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Disaster response dilemmas: 11 difficult choices emergency managers face

Author Jori Kalkman's shares details from his new book exploring 11 difficult choices emergency managers face when responding to disasters.

September 18, 2023 
By Jori Kalkman



Disasters create a number of dilemmas for emergency managers. They face difficult choices on how to manage and organize disaster response activities. Should they use a top-down leadership approach or delegate decision-making responsibilities to the frontline? Is it better to start the response activities immediately or would it be wise to first collect more information on the rapidly developing situation? And what is the role of local civilians who wish to support disaster response operations: can they be an asset to the response or are they more likely to cause problems?

Emergency managers will find contradictory recommendations when they search for answers to these questions. Time and again, experts offer competing directions, which are bound to cause confusion. Yet, it also demonstrates the complexity of disaster response work, in which simple solutions to pressing problems will rarely suffice. Responding to disasters is ultimately characterized by persistent, difficult dilemmas regarding the management and organization of emergency operations. These dilemmas are difficult to navigate in the best of times, but emergency managers will have to resolve them in the face of time pressure and immense uncertainty.

My new book titled Frontline crisis response: Operational dilemmas in emergency services, armed forces, and humanitarian organizations explores these dilemmas and potential resolutions. It brings together 500 publications on emergency, disaster, military, and humanitarian operations to identify 11 recurring dilemmas that emergency managers will repeatedly face in their job. Covering topics like team dynamics and inter-organizational co-ordination, it shows the competing demands on disaster management professionals.

But it does not end there. The comprehensive analysis of hundreds of studies also demonstrates how emergency managers have effectively dealt with these dilemmas in the past. A broad review of response operations shows recurring patterns that can be used to infer lessons and best practices on how to deal with dilemmas in disaster response. To this end, the book brings together research on hurricanes, wildfires, floods, and earthquakes, but also studies on smaller emergency incidents, military missions, and humanitarian operations.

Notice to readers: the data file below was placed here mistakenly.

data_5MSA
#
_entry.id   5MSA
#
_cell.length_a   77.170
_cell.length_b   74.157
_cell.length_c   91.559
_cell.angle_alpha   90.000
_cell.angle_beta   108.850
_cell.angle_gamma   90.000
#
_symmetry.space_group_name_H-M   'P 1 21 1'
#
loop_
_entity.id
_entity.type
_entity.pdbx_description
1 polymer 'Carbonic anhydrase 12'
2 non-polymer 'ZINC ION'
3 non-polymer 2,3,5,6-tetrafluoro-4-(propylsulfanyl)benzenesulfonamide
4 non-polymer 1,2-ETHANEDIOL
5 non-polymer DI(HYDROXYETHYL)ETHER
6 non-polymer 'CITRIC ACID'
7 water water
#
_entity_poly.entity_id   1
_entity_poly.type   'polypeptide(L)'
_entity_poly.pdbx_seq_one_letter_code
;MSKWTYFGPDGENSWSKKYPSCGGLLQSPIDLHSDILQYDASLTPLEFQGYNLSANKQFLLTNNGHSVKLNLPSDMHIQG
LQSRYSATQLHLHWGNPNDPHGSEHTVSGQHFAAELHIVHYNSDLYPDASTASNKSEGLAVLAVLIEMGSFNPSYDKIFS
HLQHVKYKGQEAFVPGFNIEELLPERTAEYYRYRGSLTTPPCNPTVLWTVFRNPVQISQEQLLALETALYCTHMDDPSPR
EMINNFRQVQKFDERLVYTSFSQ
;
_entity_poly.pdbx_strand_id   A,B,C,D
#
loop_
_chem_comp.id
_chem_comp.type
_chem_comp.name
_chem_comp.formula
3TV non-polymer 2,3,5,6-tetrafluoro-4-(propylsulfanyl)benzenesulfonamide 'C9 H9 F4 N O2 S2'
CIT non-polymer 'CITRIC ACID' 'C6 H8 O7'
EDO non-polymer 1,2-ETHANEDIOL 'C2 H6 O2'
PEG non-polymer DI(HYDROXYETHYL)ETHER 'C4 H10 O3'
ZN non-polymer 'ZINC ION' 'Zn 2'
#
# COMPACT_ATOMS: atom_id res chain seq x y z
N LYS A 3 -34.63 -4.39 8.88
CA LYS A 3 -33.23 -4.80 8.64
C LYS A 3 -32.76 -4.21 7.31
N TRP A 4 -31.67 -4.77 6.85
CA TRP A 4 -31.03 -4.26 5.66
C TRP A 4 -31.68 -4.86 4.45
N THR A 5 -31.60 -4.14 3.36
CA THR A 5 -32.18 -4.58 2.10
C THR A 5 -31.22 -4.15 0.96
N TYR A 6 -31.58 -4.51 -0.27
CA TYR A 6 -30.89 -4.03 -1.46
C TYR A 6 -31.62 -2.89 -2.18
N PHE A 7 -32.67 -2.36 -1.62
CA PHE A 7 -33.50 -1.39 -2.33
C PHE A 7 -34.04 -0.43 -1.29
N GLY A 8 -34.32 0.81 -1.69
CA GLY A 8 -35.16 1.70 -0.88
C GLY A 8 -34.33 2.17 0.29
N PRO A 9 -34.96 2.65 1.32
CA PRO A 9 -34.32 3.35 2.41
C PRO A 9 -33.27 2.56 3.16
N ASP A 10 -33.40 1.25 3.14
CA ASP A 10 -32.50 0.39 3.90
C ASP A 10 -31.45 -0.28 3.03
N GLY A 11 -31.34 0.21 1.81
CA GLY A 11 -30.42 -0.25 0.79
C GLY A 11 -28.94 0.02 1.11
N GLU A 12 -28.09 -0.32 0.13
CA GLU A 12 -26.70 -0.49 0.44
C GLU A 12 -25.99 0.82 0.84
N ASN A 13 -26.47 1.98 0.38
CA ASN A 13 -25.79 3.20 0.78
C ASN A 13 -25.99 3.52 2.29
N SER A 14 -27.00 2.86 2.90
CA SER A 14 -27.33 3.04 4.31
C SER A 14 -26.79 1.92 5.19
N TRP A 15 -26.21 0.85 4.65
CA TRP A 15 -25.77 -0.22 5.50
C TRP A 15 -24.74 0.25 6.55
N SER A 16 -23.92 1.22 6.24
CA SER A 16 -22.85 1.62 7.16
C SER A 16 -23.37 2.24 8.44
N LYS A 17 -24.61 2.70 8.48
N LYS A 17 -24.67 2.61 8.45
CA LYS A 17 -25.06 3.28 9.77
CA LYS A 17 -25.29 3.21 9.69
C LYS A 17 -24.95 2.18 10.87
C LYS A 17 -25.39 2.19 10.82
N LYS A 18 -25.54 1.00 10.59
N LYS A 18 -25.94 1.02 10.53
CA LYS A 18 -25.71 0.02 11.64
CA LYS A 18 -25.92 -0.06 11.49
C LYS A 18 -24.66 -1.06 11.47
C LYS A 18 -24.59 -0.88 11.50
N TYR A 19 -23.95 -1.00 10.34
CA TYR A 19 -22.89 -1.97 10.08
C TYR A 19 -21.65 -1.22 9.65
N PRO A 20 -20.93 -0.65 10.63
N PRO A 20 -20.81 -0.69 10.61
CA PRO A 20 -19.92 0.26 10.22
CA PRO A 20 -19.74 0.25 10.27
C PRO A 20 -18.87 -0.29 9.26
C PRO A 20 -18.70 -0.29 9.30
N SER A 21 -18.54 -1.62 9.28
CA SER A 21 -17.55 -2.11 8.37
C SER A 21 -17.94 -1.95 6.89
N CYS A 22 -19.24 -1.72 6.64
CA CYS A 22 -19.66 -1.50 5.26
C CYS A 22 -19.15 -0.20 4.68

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The idea behind this broad selection of studies is that crisis professionals, across a wide range of contexts, face similar dilemmas and can learn from each other’s experiences. Moreover, this approach allows for a meticulous examination of each dilemma.

Take the example of the leadership dilemma in disasters. First, we find competing recommendations. A U.S. government investigation into the response to Hurricane Katrina blames the failures on weak command and control. Instead, based on other case studies, disaster researchers have repeatedly argued for decentralized decision-making in disasters like this one. Both sides to the debate provide good arguments. Top-down leadership allows for rapid decision-making, enables coordinated actions, and ensures that decisions are made by those who can be held accountable afterwards. Opponents, however, stress that frontline managers and responders have a better understanding of the disaster and can make more informed decisions, while a need for urgent, adaptive interventions forces them to bypass slow, hierarchical decision-making processes. Both sides make good points, so a simple solution to the leadership dilemma will inevitably fail. Comparative research shows a more nuanced picture. Simply put, senior emergency managers can intervene to prevent risky situations or increase efficiency in more familiar, predictable emergency situations. But when disasters get more complex or unpredictable, and particularly in the early phase of disasters, their leadership is limited to providing general directions, as frontline teams require the autonomy to take charge. A fixed leadership structure is still the norm in many of our emergency management organizations even though they may not allow for such flexible changes. Yet, if disasters are dynamic and evolving, our response structures need to follow suit.